H. A. BRITTAIN, NoIwIcH, ENGLAND
Gortion-Taylor described interinnomino-abtiominal or hindquarter amputation as “ one
of the most colossal mutilations practised on the human frame.” In 1934, in collaboration
‘itii \\‘iles, he reviewed all cases reported in the literature and showed that the mortality
rate had been 60 per cent. In 1939, he reported eleven personal cases. Since that time the
pt’ratin has been l)raCtised with increasing success. The first reports in American literature
were in 1942 (Leighton) anti 1943 (King anti Steelquist). 1ore recently twelve hintlquarter
aml)UtatiOns ‘ere reporteti by Beck anti Bickel (1948) but curiously without any reference at
all to the pioneer work of Gordon-Taylor whose personal series now totals thirty-three cases.
‘ilie operation is one of great magnitude anti should be untiertaken only after careful
deliberation. There are still many surgeons who doubt whether it is ever justified, their
doubts being based not only on the slender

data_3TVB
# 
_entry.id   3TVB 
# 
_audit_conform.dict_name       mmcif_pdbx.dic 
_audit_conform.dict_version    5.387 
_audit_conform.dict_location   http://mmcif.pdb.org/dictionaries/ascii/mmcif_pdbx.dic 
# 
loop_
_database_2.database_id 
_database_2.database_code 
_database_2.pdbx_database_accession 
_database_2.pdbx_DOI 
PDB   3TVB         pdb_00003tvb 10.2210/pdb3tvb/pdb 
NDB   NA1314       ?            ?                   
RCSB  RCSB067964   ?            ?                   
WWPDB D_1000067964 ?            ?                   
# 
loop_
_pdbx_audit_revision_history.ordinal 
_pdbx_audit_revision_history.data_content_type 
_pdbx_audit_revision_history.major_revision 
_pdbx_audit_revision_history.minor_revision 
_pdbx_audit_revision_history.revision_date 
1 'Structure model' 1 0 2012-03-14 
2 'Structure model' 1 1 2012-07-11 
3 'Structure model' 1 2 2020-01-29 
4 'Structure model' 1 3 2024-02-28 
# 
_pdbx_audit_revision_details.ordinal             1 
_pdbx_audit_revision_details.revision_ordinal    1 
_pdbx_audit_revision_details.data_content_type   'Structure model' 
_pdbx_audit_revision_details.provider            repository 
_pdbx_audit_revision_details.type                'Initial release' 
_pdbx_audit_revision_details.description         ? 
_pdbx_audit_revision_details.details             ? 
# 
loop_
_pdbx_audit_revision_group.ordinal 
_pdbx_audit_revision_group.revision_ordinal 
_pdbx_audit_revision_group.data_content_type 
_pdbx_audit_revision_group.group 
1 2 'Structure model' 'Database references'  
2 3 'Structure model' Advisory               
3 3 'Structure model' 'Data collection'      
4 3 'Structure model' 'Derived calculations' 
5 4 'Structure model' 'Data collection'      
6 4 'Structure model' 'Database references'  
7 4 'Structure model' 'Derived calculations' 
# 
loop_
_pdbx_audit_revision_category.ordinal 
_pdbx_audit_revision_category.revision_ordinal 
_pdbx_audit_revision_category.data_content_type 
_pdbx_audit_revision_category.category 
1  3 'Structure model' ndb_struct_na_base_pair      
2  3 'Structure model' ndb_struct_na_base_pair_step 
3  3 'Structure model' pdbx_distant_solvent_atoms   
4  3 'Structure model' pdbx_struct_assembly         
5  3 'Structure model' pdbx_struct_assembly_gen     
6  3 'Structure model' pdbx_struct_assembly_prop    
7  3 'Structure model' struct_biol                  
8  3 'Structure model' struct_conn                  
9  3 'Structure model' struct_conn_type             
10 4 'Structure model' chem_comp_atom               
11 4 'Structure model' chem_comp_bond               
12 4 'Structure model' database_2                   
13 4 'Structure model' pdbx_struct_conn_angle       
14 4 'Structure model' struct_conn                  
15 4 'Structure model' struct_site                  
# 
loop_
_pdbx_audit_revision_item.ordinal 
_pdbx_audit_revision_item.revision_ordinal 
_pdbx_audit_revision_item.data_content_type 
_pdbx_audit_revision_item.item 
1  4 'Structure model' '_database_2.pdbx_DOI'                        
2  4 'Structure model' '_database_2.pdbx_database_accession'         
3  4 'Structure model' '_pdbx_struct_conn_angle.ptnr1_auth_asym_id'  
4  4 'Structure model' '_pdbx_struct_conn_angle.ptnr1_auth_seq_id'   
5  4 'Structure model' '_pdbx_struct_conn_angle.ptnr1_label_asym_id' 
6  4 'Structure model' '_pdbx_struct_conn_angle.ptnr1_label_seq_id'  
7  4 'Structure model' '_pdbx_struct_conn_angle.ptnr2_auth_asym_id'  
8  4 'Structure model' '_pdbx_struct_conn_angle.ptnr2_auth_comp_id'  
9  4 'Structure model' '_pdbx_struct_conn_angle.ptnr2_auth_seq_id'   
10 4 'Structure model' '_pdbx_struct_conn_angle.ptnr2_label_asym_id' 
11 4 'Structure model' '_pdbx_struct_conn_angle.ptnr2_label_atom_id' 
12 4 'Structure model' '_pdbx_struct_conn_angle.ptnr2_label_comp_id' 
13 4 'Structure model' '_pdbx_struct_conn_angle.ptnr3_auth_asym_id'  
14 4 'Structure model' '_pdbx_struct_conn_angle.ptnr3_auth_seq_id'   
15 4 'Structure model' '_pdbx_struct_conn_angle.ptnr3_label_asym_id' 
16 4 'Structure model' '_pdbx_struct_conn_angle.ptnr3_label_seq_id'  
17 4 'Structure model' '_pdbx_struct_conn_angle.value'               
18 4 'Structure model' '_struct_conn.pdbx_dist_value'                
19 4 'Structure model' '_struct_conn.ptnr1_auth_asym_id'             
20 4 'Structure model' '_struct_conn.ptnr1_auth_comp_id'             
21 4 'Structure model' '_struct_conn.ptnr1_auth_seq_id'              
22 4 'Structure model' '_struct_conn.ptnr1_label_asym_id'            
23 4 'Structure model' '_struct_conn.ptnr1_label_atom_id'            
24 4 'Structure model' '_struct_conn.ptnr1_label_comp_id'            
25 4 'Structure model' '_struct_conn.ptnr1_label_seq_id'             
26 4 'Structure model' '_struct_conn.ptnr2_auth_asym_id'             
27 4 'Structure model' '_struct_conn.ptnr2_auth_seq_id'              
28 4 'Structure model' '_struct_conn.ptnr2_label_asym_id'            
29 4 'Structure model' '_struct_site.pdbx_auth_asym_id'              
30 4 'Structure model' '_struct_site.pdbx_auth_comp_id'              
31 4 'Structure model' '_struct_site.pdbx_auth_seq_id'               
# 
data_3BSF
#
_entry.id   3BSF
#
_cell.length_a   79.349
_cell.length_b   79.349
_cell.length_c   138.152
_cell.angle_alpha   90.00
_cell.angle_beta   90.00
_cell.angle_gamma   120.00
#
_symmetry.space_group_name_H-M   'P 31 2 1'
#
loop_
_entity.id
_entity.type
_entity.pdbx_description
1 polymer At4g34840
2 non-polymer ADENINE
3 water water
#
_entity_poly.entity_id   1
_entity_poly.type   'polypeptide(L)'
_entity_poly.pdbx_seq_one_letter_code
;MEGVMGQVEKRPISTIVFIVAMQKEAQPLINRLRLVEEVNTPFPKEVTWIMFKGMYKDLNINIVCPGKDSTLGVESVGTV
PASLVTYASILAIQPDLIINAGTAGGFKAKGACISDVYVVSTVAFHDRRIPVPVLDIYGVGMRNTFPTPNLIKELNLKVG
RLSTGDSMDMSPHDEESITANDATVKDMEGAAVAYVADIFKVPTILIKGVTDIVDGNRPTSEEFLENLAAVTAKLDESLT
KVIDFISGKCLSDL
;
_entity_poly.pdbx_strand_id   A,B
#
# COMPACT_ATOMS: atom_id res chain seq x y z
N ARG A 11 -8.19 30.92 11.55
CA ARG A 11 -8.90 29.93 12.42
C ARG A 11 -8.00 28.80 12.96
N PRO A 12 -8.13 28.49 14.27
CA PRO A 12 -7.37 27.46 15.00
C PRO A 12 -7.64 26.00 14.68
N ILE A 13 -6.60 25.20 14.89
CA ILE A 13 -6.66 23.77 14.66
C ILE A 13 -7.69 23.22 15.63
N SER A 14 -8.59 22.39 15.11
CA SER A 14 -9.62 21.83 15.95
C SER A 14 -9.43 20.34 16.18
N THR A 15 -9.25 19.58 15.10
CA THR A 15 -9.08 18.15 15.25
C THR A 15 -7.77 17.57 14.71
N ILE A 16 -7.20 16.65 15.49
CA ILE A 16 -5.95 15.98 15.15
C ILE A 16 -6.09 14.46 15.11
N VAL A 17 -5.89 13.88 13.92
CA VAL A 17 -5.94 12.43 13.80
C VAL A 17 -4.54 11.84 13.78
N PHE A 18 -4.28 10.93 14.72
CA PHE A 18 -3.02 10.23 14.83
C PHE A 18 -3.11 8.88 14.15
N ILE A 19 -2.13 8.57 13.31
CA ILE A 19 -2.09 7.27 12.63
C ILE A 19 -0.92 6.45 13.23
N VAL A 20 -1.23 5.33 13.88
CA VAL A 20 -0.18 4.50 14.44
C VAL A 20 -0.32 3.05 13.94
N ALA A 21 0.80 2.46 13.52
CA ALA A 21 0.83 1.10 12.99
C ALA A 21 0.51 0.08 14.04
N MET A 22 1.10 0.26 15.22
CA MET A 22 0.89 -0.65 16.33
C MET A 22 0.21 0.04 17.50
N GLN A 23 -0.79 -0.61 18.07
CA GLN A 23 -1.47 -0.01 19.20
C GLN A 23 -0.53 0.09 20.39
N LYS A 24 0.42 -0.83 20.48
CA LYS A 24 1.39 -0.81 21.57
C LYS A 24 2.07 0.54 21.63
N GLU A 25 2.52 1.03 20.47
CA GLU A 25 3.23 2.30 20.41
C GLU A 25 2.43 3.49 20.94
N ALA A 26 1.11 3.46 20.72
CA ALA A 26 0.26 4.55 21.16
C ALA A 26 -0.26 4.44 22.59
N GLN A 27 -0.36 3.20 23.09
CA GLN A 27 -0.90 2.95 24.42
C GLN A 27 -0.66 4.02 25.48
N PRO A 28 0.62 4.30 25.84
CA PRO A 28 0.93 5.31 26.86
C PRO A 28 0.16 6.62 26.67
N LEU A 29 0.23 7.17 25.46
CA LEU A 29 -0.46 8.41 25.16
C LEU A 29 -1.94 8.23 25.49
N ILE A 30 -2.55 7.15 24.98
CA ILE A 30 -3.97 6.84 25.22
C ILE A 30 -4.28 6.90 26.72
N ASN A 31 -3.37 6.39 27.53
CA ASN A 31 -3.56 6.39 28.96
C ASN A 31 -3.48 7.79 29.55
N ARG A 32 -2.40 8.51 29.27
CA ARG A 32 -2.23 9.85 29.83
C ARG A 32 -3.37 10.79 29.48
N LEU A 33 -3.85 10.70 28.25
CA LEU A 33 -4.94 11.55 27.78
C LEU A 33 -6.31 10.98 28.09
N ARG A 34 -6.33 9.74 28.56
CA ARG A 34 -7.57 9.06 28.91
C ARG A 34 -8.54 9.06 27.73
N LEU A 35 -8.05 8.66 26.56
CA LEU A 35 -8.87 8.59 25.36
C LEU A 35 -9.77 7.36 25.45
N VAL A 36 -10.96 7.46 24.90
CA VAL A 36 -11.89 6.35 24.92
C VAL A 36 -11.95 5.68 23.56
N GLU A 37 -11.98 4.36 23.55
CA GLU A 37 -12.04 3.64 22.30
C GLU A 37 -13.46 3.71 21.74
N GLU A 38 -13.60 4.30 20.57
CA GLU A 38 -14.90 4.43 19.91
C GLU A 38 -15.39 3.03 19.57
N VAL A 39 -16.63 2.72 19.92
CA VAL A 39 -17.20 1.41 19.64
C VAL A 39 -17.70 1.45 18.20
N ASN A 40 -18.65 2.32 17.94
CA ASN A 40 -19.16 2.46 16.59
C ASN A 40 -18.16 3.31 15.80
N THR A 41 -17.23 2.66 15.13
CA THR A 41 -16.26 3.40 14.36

chances of survival of Patients whose hind-
tluarters are amputated for malignant disease
but also on the assumption that existence
after such amputation must of necessity he
miserable. It is the urise of this paper, in
recording five cases, to shov that greater
optimism may be justified and that the joys
of life can still be intiulged in tiespite the
nmtilation. It has even been possible to fit these
j)atieflts with artificial limbs anti teach them to
walk without crutches. So far as is known
this has not been recortied before.*
Case 1. W. L., aged 42 years-First attended in
1938 with oiue year’s luistory of swelling in tlue heft
iliac region extemudhing to the huip-joimut amud the loimu,
steadily increasing in size. Radiographs suiggested an
ossifying cluondronua of the ilium (Fig. 1). Biopsy
supported tlue diagnosis of non-malignant ossifying
Fio. 1 chondroma. .fter one year the tumour was un-
Case I. \V. L. ossifying chuondronua of the doubtedlv larger and was reaching up to the lower